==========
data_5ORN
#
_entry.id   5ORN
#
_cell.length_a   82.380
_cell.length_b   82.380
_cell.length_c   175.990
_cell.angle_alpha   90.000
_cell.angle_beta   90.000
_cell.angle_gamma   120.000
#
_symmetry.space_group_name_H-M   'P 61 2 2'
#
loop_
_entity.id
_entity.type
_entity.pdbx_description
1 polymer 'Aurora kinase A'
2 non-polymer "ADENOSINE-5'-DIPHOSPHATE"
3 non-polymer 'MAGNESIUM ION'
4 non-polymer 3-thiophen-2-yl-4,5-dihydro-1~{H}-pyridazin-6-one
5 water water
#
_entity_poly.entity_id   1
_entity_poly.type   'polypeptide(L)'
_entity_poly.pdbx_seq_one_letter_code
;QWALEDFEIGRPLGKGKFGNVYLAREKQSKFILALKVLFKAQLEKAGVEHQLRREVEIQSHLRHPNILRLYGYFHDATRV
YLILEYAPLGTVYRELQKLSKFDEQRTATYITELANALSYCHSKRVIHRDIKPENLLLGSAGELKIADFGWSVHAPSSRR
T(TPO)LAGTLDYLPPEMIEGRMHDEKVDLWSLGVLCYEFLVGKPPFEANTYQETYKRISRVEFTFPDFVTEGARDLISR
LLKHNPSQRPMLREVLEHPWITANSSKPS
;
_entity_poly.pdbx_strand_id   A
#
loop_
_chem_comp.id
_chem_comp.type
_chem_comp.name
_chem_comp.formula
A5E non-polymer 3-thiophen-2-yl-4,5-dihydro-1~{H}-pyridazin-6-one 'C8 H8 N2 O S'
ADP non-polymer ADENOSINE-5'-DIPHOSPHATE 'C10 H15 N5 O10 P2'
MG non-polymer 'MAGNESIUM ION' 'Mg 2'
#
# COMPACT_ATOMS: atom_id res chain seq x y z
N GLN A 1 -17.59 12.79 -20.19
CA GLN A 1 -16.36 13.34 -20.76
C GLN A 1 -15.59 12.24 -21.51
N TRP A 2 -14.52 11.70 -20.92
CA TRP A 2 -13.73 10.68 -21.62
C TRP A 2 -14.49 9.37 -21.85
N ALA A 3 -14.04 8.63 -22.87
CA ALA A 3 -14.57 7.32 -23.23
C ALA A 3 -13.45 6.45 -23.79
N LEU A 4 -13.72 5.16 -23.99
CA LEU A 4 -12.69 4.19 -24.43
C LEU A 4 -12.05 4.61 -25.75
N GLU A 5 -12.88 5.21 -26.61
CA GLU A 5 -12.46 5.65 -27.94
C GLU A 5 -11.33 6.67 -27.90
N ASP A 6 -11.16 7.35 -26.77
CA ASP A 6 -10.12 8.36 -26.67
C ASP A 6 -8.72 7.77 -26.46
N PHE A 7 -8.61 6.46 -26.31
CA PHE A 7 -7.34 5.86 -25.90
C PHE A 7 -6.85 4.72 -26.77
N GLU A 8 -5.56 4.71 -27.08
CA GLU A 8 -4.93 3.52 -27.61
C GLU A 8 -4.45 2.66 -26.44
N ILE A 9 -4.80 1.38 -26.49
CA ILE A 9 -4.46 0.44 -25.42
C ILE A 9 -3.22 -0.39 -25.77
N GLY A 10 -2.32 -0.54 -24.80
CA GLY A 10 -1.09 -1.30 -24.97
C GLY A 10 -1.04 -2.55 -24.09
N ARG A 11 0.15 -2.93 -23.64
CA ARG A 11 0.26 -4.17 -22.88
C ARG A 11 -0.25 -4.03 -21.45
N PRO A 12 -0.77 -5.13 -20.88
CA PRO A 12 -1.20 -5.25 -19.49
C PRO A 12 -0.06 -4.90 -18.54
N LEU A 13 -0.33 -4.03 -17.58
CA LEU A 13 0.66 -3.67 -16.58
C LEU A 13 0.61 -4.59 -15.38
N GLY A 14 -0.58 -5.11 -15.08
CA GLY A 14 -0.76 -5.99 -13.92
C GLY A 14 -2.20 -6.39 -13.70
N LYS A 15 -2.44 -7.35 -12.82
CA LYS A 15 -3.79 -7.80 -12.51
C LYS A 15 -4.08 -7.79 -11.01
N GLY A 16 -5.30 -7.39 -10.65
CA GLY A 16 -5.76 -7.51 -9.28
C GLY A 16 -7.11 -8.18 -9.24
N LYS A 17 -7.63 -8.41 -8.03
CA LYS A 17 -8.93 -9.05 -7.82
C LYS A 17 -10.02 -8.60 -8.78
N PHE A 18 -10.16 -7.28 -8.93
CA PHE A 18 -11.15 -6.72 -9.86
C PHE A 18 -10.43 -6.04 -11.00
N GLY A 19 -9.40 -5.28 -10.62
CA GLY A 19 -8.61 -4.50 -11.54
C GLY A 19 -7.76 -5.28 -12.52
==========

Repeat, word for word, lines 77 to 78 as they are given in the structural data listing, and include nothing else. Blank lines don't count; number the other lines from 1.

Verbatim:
N PRO A 12 -0.77 -5.13 -20.88
CA PRO A 12 -1.20 -5.25 -19.49